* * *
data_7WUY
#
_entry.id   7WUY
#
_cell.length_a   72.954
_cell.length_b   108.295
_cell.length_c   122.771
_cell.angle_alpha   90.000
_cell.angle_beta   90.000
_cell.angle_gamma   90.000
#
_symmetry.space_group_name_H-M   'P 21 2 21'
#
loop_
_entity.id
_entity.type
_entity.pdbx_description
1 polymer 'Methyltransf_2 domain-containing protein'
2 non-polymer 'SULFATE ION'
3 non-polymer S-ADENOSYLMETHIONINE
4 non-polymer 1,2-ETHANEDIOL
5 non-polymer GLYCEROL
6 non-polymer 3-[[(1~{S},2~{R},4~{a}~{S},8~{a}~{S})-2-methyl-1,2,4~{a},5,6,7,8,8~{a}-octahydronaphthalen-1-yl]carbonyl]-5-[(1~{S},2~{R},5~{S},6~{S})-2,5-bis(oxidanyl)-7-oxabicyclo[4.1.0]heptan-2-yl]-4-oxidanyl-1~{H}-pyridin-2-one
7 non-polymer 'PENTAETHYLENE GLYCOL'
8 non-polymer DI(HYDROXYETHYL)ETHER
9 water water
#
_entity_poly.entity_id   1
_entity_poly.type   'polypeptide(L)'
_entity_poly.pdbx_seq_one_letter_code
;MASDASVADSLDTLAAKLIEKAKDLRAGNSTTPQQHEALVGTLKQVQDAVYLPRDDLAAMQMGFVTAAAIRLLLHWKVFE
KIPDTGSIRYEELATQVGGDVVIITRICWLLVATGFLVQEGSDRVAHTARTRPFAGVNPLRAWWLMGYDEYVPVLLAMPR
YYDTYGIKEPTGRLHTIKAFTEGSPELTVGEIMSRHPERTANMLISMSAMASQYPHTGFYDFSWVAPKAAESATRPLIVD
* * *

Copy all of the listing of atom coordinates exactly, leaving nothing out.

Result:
data_7WUY
#
_entry.id   7WUY
#
_cell.length_a   72.954
_cell.length_b   108.295
_cell.length_c   122.771
_cell.angle_alpha   90.000
_cell.angle_beta   90.000
_cell.angle_gamma   90.000
#
_symmetry.space_group_name_H-M   'P 21 2 21'
#
loop_
_entity.id
_entity.type
_entity.pdbx_description
1 polymer 'Methyltransf_2 domain-containing protein'
2 non-polymer 'SULFATE ION'
3 non-polymer S-ADENOSYLMETHIONINE
4 non-polymer 1,2-ETHANEDIOL
5 non-polymer GLYCEROL
6 non-polymer 3-[[(1~{S},2~{R},4~{a}~{S},8~{a}~{S})-2-methyl-1,2,4~{a},5,6,7,8,8~{a}-octahydronaphthalen-1-yl]carbonyl]-5-[(1~{S},2~{R},5~{S},6~{S})-2,5-bis(oxidanyl)-7-oxabicyclo[4.1.0]heptan-2-yl]-4-oxidanyl-1~{H}-pyridin-2-one
7 non-polymer 'PENTAETHYLENE GLYCOL'
8 non-polymer DI(HYDROXYETHYL)ETHER
9 water water
#
_entity_poly.entity_id   1
_entity_poly.type   'polypeptide(L)'
_entity_poly.pdbx_seq_one_letter_code
;MASDASVADSLDTLAAKLIEKAKDLRAGNSTTPQQHEALVGTLKQVQDAVYLPRDDLAAMQMGFVTAAAIRLLLHWKVFE
KIPDTGSIRYEELATQVGGDVVIITRICWLLVATGFLVQEGSDRVAHTARTRPFAGVNPLRAWWLMGYDEYVPVLLAMPR
YYDTYGIKEPTGRLHTIKAFTEGSPELTVGEIMSRHPERTANMLISMSAMASQYPHTGFYDFSWVAPKAAESATRPLIVD